The Xcel RDF Quarterly Status and Progress Report Compliance Filing to the Commission dated October 31, 2013, states “The Crown Hydro (Crown) project has been in a period of “force majeure” since October 31, 2007 due to an inability to obtain site control for construction the project. This inability to gain site control has recently led to activities regarding financing and issues with Crown’s Federal Energy Regulatory Commission (FERC) license pertaining to timing and boundaries.” It further states that Crown Hydro is in conversations with parties for financing options.
Force Majeure is not defined or mentioned in the Contract. Did Xcel, the Commission, or the Commerce Department ever request information or discuss clarification of the “force majeure” language in the October 31, 2013 Status Report? Did Xcel, the Commission, or the Commerce Department request additional information on the activities regarding financing and financing options mentioned in the October 31, 2013 Status Report? If yes, what was received and discussed and what was the result of those conversations? Was any action taken? If no additional information was requested, why not? Did earlier Status Reports mention “force majeure” and if yes, when was “force majeure” first mentioned?
The Xcel May 4, 2017, RDF Quarterly Status and Progress Report states that “Crown is also working through litigation related to interim financing for the project. Recently the Minnesota Court of Appeals has issued a decision that a bailment lien for storage of equipment purchased through the RDF grant has priority over a second party’s security interest in the equipment (see Attachment A). The appeals court affirmed a district court summary judgment of a breach of contract claim against Crown related to the second party’s loan contract.”
Did Xcel, the Commission, or the Commerce Department ever request additional information relating to the litigation or the interim financing for the project mentioned in the May 4, 2017 Status Report? Did Xcel, the Commission, or the Commerce Department ever request updated financial information relating the project? If yes, what was received and discussed? If no, why not?
What is the role of the Xcel, the Commission, and the Commerce Department in monitoring the progress of the projects and Contract compliance of the RDF grant recipients? What have Xcel, the Commission, and/or the Commerce Department done to enforce compliance of the Contract? Who is watching out for the best interests of the rate payer and tax payers?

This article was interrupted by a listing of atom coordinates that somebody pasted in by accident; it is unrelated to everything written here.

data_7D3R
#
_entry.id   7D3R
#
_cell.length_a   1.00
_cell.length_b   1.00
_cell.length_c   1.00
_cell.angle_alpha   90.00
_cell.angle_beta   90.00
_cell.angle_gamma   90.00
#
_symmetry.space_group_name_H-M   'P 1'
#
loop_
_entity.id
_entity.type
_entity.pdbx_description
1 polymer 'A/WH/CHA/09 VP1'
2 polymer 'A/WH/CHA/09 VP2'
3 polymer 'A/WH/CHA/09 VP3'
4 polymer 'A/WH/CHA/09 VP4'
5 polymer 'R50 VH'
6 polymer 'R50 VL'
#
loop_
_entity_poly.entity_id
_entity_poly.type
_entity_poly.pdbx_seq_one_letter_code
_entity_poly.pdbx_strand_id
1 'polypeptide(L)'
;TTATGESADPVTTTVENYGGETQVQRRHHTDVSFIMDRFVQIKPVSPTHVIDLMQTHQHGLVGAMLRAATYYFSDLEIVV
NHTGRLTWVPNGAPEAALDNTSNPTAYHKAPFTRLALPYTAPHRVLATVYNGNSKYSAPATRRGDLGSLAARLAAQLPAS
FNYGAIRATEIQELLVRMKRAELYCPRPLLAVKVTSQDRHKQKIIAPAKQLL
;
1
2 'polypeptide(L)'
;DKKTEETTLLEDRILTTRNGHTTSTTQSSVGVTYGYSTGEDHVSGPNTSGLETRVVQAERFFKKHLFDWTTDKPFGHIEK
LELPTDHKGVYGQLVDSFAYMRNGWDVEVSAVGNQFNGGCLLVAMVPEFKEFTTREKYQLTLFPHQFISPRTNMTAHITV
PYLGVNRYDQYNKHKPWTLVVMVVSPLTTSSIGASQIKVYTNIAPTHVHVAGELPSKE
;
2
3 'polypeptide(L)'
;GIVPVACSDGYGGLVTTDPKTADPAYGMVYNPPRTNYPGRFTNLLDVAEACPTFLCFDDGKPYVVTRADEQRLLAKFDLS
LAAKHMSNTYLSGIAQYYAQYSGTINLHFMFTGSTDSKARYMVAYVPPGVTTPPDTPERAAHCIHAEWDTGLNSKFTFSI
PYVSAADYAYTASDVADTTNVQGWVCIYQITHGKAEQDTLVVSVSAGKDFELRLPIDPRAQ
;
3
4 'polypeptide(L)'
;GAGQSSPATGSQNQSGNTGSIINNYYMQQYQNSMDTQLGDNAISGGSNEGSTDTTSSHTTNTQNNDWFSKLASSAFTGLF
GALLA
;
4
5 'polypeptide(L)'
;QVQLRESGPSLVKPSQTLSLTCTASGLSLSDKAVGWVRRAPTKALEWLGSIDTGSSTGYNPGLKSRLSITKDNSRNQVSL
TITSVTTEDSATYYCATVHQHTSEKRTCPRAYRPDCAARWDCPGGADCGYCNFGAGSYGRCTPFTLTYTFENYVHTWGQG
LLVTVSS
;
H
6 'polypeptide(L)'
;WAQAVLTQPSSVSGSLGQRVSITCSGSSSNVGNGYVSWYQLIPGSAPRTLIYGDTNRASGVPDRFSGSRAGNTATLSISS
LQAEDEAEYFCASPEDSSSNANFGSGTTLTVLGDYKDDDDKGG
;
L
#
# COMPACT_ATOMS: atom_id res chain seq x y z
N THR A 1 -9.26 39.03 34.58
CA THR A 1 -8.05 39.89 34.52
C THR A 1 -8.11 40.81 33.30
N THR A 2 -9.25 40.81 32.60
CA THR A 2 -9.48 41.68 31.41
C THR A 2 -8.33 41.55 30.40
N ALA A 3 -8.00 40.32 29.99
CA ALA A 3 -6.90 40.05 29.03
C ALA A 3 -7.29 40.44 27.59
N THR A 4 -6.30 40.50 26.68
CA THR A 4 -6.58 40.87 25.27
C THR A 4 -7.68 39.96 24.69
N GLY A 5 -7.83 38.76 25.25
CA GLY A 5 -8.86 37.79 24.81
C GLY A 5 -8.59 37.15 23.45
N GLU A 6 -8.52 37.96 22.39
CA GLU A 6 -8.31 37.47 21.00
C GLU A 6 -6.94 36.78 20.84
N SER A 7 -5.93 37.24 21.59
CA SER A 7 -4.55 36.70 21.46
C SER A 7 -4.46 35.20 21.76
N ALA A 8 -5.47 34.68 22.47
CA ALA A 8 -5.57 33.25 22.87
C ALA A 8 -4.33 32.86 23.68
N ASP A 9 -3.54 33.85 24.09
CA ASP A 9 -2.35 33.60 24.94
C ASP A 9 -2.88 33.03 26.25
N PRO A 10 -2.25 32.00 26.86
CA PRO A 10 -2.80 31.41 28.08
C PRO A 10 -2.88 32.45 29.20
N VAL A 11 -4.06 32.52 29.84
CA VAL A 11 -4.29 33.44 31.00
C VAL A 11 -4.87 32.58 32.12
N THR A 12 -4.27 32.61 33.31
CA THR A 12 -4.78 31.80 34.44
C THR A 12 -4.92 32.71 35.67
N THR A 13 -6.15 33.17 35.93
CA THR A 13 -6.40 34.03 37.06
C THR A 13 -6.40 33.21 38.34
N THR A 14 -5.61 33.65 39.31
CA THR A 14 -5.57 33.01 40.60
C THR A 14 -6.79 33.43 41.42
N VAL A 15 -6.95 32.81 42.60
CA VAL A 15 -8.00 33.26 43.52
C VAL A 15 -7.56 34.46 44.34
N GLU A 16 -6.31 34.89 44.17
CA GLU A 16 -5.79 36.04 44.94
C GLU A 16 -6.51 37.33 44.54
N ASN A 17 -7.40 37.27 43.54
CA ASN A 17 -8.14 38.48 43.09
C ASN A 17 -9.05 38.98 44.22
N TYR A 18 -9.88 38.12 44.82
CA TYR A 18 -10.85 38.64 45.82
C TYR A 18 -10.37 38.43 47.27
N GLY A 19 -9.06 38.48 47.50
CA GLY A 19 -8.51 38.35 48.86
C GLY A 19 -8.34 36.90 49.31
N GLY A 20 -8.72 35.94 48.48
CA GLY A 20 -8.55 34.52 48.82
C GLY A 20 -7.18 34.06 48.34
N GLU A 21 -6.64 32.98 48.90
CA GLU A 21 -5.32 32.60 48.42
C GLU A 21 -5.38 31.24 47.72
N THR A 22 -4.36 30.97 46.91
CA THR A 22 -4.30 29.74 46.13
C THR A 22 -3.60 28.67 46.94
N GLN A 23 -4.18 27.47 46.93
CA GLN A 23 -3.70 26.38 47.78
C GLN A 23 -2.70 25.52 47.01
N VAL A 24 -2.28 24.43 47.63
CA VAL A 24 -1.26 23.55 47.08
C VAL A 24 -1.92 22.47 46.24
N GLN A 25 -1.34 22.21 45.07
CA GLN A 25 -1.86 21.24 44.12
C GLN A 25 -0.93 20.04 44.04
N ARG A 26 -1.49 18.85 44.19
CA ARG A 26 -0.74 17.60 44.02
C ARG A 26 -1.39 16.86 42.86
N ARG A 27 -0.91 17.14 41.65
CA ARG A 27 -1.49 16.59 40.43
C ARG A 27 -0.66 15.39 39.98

Crown Hydro Power Purchase Agreement Background
The Power Purchase Agreement (“PPA”) between Xcel & Crown Hydro is dated January 23, 2003. Xcel requested the Commission approve the PPA on April 9, 2003. That petition to the Commission states it is part of a multistep process subject to Commission oversight and that Commission approval of the PPA is a required condition prior to disbursement of any grant amounts. The petition states that Xcel is asking for approval of the PPA and a determination that its terms and prices are reasonable and in the interests of its rate payers. The Commission Order approving the PPA is dated June 10, 2003.
The PPA includes Exhibits A-E and states that the Exhibits are incorporated as part of the PPA.
The PPA defines several terms including Commercial Operation, Commercial Operation Date, Commercial Operation Milestone, Construction Milestone(s), Facility, Site, Security Fund, and Term.
Commercial Operation means the period beginning on the Commercial Operation Date and continuing through the Term. Commercial Operation Date means the date that Xcel provides notification to Crown Hydro, pursuant to Section 4.7 (Conditions to Commercial Operation), of Crown Hydro’s declaration that all conditions specified in Section 4.7 have occurred or otherwise been satisfied.
Commercial Operation Milestone means the Construction Milestone for the Commercial Operation Date. The Commercial Operation Milestone is specified in Exhibit A as Commercial Operation Date. Construction Milestone means the date set forth in Exhibit A by which Crown Hydro agrees to achieve the corresponding results specified including the Commercial Operation Milestone. Exhibit A lists the completion of startup, testing and commission and the Commercial Operation Date in the same box and corresponding date as January 1, 2005.